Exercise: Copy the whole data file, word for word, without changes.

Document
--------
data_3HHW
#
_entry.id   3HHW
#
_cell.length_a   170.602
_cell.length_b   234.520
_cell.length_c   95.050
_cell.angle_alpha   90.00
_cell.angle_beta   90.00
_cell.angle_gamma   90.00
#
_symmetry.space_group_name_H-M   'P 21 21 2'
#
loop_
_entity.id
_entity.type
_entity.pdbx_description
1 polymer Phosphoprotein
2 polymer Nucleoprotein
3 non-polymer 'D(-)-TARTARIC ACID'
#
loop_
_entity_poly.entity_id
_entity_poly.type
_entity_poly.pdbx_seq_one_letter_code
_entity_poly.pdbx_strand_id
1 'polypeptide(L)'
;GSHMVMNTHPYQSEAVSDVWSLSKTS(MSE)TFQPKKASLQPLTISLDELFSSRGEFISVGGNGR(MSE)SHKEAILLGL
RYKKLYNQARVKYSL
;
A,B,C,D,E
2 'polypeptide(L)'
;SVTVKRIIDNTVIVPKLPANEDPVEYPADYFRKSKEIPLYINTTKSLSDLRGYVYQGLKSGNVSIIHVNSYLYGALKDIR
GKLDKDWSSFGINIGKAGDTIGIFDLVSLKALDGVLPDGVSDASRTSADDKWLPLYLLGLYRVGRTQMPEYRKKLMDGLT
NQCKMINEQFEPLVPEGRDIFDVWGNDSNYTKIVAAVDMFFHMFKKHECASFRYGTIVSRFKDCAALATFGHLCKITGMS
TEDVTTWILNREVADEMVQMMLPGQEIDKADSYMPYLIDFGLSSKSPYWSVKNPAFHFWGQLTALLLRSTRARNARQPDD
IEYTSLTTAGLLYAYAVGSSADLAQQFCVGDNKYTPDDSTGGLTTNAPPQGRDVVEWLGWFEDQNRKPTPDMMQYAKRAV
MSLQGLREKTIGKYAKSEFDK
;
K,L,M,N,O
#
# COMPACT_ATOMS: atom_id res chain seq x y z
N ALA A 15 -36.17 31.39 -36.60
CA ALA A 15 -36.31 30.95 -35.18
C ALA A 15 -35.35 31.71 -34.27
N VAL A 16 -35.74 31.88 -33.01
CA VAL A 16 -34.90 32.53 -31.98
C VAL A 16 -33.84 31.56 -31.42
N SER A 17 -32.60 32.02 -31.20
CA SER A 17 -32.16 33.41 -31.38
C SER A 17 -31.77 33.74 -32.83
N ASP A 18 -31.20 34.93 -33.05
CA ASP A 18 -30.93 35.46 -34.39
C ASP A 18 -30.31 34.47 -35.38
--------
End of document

data_3HHW
#
_entry.id   3HHW
#
_cell.length_a   170.602
_cell.length_b   234.520
_cell.length_c   95.050
_cell.angle_alpha   90.00
_cell.angle_beta   90.00
_cell.angle_gamma   90.00
#
_symmetry.space_group_name_H-M   'P 21 21 2'
#
loop_
_entity.id
_entity.type
_entity.pdbx_description
1 polymer Phosphoprotein
2 polymer Nucleoprotein
3 non-polymer 'D(-)-TARTARIC ACID'
#
loop_
_entity_poly.entity_id
_entity_poly.type
_entity_poly.pdbx_seq_one_letter_code
_entity_poly.pdbx_strand_id
1 'polypeptide(L)'
;GSHMVMNTHPYQSEAVSDVWSLSKTS(MSE)TFQPKKASLQPLTISLDELFSSRGEFISVGGNGR(MSE)SHKEAILLGL
RYKKLYNQARVKYSL
;
A,B,C,D,E
2 'polypeptide(L)'
;SVTVKRIIDNTVIVPKLPANEDPVEYPADYFRKSKEIPLYINTTKSLSDLRGYVYQGLKSGNVSIIHVNSYLYGALKDIR
GKLDKDWSSFGINIGKAGDTIGIFDLVSLKALDGVLPDGVSDASRTSADDKWLPLYLLGLYRVGRTQMPEYRKKLMDGLT
NQCKMINEQFEPLVPEGRDIFDVWGNDSNYTKIVAAVDMFFHMFKKHECASFRYGTIVSRFKDCAALATFGHLCKITGMS
TEDVTTWILNREVADEMVQMMLPGQEIDKADSYMPYLIDFGLSSKSPYWSVKNPAFHFWGQLTALLLRSTRARNARQPDD
IEYTSLTTAGLLYAYAVGSSADLAQQFCVGDNKYTPDDSTGGLTTNAPPQGRDVVEWLGWFEDQNRKPTPDMMQYAKRAV
MSLQGLREKTIGKYAKSEFDK
;
K,L,M,N,O
#
# COMPACT_ATOMS: atom_id res chain seq x y z
N ALA A 15 -36.17 31.39 -36.60
CA ALA A 15 -36.31 30.95 -35.18
C ALA A 15 -35.35 31.71 -34.27
N VAL A 16 -35.74 31.88 -33.01
CA VAL A 16 -34.90 32.53 -31.98
C VAL A 16 -33.84 31.56 -31.42
N SER A 17 -32.60 32.02 -31.20
CA SER A 17 -32.16 33.41 -31.38
C SER A 17 -31.77 33.74 -32.83
N ASP A 18 -31.20 34.93 -33.05
CA ASP A 18 -30.93 35.46 -34.39
C ASP A 18 -30.31 34.47 -35.38